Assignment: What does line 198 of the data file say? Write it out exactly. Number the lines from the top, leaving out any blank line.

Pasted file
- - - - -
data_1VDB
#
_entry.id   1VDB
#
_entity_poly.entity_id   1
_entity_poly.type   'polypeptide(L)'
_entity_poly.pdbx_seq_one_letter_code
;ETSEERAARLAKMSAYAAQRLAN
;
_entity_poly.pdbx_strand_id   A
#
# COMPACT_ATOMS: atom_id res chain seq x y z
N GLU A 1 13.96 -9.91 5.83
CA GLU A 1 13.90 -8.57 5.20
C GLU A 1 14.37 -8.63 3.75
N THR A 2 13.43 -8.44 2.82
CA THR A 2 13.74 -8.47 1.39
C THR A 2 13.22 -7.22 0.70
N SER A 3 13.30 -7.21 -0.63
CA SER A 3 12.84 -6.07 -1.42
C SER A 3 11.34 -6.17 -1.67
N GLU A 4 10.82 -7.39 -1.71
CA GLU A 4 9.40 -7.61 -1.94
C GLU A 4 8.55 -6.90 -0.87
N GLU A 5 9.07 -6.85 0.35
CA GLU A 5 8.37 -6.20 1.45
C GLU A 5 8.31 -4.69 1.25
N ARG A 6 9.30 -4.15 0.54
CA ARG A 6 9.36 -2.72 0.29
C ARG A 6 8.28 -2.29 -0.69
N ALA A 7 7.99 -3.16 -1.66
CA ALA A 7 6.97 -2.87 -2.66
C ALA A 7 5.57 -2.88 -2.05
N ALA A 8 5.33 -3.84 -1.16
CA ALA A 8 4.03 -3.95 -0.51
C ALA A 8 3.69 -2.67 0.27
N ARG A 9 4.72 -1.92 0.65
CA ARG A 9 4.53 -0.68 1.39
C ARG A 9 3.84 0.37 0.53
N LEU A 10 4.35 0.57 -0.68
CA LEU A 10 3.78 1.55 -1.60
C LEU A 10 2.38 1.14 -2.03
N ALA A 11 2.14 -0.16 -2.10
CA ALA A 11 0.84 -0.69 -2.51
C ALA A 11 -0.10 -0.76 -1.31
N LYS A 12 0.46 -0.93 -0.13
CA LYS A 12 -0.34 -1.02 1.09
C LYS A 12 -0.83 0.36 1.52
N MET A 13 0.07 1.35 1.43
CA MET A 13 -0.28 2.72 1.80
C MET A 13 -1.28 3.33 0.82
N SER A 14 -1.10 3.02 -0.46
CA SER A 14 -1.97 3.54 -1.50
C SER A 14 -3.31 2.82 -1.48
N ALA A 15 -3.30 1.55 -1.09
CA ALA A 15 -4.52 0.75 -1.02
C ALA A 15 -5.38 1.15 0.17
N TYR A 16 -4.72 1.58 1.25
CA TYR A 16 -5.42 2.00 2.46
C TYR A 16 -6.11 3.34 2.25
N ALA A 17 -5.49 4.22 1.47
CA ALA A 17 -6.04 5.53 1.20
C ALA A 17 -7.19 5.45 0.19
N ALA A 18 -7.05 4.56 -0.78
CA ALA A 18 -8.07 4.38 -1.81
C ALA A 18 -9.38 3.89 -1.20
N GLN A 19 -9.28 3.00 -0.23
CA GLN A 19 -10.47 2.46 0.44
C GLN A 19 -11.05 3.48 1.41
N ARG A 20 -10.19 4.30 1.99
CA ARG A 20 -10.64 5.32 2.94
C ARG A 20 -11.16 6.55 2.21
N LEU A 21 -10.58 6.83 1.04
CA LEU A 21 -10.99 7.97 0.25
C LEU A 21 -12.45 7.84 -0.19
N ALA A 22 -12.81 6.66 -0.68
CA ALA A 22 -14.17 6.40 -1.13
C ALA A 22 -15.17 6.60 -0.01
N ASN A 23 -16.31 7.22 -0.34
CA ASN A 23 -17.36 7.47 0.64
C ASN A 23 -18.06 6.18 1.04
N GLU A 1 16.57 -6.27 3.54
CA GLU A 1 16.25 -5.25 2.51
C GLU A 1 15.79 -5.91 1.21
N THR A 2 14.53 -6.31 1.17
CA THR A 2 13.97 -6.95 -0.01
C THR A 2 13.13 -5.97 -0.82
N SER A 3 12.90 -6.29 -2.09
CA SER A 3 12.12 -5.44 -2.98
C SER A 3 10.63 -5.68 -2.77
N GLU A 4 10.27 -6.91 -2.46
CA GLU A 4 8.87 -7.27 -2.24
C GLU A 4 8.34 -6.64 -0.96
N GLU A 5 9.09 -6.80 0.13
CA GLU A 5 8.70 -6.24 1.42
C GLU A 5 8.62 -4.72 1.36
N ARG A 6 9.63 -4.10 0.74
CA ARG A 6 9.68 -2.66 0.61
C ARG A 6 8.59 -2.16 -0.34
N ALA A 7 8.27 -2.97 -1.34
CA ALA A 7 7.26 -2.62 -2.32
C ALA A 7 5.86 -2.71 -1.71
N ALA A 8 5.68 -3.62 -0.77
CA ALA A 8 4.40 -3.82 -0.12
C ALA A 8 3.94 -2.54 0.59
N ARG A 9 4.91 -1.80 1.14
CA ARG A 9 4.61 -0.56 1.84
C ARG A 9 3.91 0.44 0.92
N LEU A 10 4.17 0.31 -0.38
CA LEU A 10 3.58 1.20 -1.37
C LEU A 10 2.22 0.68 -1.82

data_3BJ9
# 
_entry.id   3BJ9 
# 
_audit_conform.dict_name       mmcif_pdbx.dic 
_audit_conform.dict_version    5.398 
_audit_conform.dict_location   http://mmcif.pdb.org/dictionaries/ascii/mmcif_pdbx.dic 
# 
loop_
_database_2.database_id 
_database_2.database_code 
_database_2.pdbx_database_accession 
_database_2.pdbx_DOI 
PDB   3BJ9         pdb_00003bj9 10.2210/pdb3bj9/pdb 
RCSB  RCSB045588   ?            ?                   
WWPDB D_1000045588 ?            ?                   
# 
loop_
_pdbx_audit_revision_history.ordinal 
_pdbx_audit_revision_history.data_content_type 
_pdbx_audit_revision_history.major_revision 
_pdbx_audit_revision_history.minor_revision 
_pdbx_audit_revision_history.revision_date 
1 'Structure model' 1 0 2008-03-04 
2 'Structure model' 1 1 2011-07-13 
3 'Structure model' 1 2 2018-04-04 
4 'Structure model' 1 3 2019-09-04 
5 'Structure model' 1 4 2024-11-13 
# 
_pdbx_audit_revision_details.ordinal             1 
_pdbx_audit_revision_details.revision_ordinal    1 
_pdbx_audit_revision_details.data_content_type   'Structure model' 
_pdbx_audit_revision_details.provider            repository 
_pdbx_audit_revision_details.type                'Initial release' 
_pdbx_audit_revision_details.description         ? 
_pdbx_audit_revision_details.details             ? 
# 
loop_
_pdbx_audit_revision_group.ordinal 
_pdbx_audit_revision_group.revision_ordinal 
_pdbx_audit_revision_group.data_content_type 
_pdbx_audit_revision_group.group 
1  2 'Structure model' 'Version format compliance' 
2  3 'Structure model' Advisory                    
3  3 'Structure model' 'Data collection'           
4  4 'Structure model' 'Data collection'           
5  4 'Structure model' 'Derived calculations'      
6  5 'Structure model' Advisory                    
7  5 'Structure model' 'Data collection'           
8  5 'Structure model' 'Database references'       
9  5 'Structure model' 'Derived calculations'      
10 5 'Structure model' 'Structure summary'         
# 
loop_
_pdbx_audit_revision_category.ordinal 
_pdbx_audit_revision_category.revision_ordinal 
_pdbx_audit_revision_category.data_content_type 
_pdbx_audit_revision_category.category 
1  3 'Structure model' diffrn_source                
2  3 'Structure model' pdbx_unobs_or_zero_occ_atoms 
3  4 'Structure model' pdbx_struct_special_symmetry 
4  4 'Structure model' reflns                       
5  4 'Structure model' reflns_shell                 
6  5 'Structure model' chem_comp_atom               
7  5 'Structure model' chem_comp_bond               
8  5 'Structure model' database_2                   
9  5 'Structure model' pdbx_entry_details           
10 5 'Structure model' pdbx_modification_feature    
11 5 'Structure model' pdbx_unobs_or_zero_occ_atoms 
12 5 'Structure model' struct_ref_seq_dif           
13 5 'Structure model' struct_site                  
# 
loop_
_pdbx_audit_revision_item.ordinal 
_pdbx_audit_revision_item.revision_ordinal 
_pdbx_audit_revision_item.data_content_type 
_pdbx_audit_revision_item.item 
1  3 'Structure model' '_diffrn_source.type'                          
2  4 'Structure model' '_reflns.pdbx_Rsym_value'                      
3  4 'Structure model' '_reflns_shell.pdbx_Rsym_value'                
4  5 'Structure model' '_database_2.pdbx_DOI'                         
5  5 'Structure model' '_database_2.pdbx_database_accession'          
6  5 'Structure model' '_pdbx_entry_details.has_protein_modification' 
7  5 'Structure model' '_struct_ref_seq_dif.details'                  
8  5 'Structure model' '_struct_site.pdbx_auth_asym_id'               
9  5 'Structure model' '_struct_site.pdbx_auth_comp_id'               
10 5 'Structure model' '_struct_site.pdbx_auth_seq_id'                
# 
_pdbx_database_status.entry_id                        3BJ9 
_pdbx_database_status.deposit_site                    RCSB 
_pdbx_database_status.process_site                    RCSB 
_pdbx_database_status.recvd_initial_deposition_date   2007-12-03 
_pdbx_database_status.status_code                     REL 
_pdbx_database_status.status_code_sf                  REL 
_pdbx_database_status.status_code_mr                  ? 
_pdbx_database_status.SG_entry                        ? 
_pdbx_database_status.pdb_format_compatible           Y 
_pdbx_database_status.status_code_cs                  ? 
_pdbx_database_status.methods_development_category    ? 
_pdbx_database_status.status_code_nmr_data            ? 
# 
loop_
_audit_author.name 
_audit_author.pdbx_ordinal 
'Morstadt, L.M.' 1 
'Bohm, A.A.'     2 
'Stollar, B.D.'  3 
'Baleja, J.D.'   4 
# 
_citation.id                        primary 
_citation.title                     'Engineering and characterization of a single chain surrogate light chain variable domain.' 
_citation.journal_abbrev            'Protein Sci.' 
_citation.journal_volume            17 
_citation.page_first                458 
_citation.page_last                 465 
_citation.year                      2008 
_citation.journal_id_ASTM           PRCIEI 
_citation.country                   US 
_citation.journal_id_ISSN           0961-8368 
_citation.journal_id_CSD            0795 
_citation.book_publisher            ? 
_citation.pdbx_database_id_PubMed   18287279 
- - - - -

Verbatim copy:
10 5 'Structure model' '_struct_site.pdbx_auth_seq_id'                